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WHO Goodwill Ambassador's Newsletter For The Elimination Of Leprosy

AMBASSADOR’S JOURNAL: On-Air in Sulawesi

On his latest visit to Indonesia, the Goodwill Ambassador takes part in radio and TV phone-in programs as part of his mission to raise awareness of leprosy.

INDONESIA (November 11-16)

Following my visit to Indonesia in July, I made a further trip in November, travelling via Jakarta to Gorontalo Province on the island of Sulawesi.

Indonesia reported 16,826 new cases of leprosy in 2016. It achieved the elimination of leprosy as a public health problem in 2000. In recent years, however, annual new case numbers have remained fairly constant. Of its 34 provinces, 12 have yet to eliminate leprosy. One of these is Gorontalo Province.*

On my first morning in Gorontalo, I participated in a radio phone-in show. Joining me were Dr. Darmiyanty Yahya, head of the provincial health department, and Al Qadri, the vice president of PerMaTa, an organization of persons affected by leprosy.

Dr. Yahya told listeners about the leprosy situation in the province. I talked about the world situation from my perspective as WHO Goodwill Ambassador, and Al Qadri, who developed leprosy as a young boy (see Human Story, p.4) spoke about his personal experience of the disease. Our main point was this: “Don’t be afraid. If you discover a patch on your skin, promptly go and see a doctor. Treatment is free and you will be cured.”

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Taking part in the morning phone-in show on Radio Republik Indonesia (RRI)

 

I appreciated the chance to hear directly from listeners and address their concerns.

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Schoolchildren read up on leprosy.

We fielded quite a few questions, such as “Can I catch leprosy by eating a meal with a leprosy patient?” The questions brought home to me the misapprehensions that persist about the disease. At the same time, I appreciated the format of the program, with the chance to hear directly from listeners and address their concerns.

After the radio broadcast I attended the first of two advocacy meeting organized by the health department. The first was a provincial-level meeting attended by around 20 representatives from key administrative departments including police, social welfare, religious affairs, military, finance and development. Afterward, I met with Vice Governor Dr. Drs. H. Idris Rahim.

In the afternoon I visited Totokabila hospital in Bone Bolango Regency. It was originally an armory, built by the Japanese military in 1942, and later used as a leprosy hospital. Today it serves as a regional general hospital.

During its days as a leprosy hospital, residential accommodation was built for those unable to return home after treatment because of stigma. A community of people affected and their families still lives here today. I greeted them warmly and shook their hands, to underline to the reporters covering my visit that there is nothing to fear. To support themselves, the community farms and makes charcoal braziers for a living.

That evening, I took part in a live broadcast on the television channel TVRI. Once again, we fielded questions from the public, including “What do I do if I get leprosy?” and “If someone with leprosy becomes pregnant, is the child affected?”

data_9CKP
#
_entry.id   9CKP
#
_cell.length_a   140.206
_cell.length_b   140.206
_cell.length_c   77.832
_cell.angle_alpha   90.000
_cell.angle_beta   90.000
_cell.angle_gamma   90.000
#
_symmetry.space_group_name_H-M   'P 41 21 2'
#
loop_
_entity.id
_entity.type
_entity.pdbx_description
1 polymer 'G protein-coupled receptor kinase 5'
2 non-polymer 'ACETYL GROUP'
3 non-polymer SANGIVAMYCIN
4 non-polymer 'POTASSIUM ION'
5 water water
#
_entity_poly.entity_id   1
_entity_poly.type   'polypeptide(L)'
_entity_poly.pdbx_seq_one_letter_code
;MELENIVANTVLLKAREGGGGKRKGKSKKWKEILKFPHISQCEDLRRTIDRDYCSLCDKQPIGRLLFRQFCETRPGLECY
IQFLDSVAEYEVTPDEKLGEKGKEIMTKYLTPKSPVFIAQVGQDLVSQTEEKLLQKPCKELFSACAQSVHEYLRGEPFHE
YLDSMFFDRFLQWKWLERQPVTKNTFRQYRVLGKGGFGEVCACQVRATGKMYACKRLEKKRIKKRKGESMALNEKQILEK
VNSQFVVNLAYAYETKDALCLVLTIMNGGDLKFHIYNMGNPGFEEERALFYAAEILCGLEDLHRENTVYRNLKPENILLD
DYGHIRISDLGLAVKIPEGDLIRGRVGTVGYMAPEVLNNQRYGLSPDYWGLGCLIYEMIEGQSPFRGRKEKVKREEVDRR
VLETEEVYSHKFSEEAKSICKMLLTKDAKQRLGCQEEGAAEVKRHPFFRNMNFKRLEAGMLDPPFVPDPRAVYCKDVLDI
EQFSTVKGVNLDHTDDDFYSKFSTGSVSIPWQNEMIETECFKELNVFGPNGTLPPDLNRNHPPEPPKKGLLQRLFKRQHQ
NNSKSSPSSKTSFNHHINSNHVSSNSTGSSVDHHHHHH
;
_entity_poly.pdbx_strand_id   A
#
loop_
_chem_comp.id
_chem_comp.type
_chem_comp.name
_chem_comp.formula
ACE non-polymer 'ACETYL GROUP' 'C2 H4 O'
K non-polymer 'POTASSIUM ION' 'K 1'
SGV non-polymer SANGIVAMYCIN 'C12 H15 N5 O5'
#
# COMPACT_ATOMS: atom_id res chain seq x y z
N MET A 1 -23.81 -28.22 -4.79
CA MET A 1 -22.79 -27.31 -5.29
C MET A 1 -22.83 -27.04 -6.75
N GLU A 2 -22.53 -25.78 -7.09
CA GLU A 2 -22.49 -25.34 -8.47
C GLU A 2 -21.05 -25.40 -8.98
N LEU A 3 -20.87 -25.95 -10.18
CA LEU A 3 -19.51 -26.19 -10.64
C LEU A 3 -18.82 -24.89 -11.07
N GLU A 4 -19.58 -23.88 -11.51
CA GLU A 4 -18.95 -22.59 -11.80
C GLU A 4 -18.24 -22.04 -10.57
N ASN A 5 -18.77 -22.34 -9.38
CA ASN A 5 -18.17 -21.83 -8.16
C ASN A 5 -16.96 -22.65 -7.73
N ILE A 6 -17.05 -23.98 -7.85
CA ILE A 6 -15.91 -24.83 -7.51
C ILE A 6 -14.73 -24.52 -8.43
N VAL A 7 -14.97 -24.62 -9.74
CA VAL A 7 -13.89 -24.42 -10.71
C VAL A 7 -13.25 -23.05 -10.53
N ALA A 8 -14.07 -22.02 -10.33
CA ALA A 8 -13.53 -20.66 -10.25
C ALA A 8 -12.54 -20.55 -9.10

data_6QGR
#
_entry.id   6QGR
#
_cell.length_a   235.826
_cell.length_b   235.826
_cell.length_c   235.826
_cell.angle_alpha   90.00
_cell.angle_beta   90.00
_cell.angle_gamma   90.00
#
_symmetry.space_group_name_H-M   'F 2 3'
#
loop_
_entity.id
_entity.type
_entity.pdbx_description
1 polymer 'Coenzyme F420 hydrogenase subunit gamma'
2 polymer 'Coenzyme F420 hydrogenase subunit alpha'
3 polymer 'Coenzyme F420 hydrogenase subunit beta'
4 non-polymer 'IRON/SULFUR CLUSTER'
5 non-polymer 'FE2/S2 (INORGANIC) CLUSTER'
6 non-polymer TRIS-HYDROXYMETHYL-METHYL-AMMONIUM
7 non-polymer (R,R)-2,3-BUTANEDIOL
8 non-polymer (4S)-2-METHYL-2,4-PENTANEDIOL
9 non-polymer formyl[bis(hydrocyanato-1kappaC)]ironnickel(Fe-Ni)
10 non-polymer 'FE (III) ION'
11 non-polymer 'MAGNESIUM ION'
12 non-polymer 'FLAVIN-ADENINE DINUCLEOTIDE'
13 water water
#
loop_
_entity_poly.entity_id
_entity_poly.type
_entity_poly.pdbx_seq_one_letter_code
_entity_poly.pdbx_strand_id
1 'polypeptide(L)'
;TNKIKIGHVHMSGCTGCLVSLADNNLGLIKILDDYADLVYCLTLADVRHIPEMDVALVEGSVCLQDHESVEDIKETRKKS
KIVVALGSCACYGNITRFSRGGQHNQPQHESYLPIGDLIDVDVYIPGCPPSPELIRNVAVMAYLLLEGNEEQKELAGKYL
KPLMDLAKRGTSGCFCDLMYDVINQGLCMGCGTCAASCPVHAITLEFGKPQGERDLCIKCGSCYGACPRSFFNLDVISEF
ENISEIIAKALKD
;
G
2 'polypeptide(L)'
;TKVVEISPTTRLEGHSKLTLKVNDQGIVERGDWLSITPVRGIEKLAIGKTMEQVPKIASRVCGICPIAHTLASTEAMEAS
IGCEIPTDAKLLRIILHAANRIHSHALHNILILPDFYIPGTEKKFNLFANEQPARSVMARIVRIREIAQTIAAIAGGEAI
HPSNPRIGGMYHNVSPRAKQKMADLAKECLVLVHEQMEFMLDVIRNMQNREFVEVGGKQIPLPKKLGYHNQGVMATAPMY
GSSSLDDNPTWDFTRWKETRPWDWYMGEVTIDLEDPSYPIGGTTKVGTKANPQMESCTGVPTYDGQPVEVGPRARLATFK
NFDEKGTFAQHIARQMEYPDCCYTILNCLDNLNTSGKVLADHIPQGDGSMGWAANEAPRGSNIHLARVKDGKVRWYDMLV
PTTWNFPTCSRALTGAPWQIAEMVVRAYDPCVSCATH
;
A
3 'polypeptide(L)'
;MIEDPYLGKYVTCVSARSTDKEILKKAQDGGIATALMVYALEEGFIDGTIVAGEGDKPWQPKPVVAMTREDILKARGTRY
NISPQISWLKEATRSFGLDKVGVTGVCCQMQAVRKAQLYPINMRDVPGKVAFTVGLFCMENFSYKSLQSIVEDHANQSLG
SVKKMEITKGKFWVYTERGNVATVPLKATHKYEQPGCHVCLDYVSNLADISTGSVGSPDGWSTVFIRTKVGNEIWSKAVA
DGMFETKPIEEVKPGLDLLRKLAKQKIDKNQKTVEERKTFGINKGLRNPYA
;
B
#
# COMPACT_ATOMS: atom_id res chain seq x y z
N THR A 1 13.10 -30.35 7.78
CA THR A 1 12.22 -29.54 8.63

The next day I attended a leprosy awareness event at Limboto elementary school. About 200 pupils took part. The main purpose was to encourage early detection and healthy habits, including hand washing. “You may have heard from your parents that leprosy is a frightening disease. Go home and tell them it’s curable,” I said to the students. “We promise!” they replied.

I also visited Limboto health center, where I had the chance to talk with several persons affected by leprosy. Hearing there were several more persons affected living nearby, I paid them a short visit.

I met a woman with three children who had just moved to the area. She had delayed seeking treatment and exhibited signs of the disease. I also spoke to a grandmother and her grandson. The grandmother had stopped taking her medicine and her symptoms were returning. I asked her grandson to make sure his grandmother resumed her treatment to be fully cured.

After this I attended a regency-level advocacy meeting. Once again, the health department had brought together a broad cross-section of bureau heads to promote awareness and build cooperation.

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Meeting with Jakarta Governor Anies Rasyid Baswedan

Returning to Jakarta, I had a meeting with Governor Anies Rasyid Baswedan to seek his cooperation on anti-leprosy activities. I was able to introduce PerMaTa Chairman Paulus Manek and Vice-Chairman Al Qadri, who had the opportunity to speak directly with the governor. The meeting went well and received a lot of media coverage, which is essential to raising awareness and getting across the messages about leprosy that people need to hear.

I also paid a courtesy call on Vice President Jusuf Kalla, who is from Sulawesi. I told him about my visit and said that I hoped to be a frequent visitor to Indonesia in support of its ongoing efforts against the disease.

Thanks to the radio and TV phone-ins, I left Indonesia with a better understanding of the kinds of questions and concerns local people have about leprosy, and I would like to do more such outreach. In addition, seeing the participation of a person affected by leprosy in the advocacy programs organized by the health department in Gorontalo, I am more convinced than ever that it will take the joint efforts of all stakeholders and the involvement of the whole community if leprosy and the discrimination it causes are to be defeated.

FOOTNOTE

* In 2016, Gorontalo reported 177 new cases of leprosy. Of these, 6% had Grade II disability, and 6% were children.